May 19, 2009
This case contains a good discussion of the law of easements by necessity, which the court held did not apply in this case to provide access to plaintiff's property. This means plaintiff's property is completely landlocked because the parties had already stipulated that a prescriptive easement could not be established.
An easement by necessity arises by operation of law when 1) there is a strict necessity as when a property is landlocked and 2) the dominant and servient tenements were under the same ownership at the time of the conveyance giving rise to the necessity. The second requirement, while not categorically barred when the federal government is the common grantor, requires a high burden of proof to show 1) the intent of Congress to establish the easement under federal statutes authorizing the patent and 2) the government's lack of power to condemn the easement. Normally, a reservation of an easement in favor of the government would not be necessary because the government can obtain the easement by condemnation.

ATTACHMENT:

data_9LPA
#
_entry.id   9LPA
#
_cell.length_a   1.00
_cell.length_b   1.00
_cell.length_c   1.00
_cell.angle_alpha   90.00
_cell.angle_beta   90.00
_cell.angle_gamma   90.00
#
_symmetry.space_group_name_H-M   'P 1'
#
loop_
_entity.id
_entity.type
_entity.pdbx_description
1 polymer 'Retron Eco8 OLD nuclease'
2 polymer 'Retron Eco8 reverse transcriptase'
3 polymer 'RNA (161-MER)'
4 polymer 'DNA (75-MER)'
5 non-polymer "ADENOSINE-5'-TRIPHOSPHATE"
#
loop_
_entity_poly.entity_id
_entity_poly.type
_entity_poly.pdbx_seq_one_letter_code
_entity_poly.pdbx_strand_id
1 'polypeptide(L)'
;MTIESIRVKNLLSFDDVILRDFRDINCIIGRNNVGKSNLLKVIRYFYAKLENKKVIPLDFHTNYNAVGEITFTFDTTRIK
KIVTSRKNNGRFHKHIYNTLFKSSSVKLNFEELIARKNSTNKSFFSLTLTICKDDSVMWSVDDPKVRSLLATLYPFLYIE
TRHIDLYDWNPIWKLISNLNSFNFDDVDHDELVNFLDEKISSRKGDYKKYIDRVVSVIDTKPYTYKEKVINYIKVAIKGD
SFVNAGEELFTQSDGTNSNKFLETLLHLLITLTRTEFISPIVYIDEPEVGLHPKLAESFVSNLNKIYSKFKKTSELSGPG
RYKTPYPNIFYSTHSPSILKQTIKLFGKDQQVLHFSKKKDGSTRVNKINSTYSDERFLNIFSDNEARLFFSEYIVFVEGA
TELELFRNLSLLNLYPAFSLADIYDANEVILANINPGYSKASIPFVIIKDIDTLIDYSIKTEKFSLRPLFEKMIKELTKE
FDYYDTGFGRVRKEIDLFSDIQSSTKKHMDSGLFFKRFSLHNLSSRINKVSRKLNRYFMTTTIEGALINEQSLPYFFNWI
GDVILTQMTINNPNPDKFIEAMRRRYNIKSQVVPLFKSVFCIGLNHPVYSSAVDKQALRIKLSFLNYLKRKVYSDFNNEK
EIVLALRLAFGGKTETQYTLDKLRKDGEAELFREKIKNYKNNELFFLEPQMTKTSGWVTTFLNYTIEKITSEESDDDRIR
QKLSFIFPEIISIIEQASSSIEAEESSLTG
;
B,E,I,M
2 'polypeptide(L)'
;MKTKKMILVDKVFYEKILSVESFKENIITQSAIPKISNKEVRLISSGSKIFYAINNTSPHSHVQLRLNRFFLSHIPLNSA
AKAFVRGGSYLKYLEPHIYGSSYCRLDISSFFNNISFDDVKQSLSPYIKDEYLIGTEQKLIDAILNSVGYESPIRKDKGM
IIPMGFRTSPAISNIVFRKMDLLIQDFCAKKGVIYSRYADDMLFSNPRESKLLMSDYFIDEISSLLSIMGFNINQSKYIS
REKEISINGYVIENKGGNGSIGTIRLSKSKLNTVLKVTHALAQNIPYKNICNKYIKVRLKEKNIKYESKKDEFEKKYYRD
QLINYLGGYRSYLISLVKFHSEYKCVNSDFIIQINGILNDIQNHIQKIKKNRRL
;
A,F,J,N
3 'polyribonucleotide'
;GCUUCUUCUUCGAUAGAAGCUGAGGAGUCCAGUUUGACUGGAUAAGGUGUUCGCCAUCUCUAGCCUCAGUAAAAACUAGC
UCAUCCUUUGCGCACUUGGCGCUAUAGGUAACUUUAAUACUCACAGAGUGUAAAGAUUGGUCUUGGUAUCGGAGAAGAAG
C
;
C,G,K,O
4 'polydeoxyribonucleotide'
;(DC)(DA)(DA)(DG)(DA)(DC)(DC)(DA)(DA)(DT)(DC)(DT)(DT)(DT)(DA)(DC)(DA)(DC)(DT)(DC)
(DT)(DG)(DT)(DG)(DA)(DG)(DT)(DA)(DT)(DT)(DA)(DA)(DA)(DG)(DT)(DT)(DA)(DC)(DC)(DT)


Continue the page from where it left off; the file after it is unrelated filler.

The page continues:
The court pointed out that there is a distinction between an implied grant and implied reservation, and favorably quotes a treatise that observes: "an easement of necessity may be created against the government, but the government agency cannot establish an easement by necessity over land it has conveyed because its power of eminent domain removes the strict necessity required for the creation of an easement by necessity."
Cal. Supreme Court (S159489) 4/27/09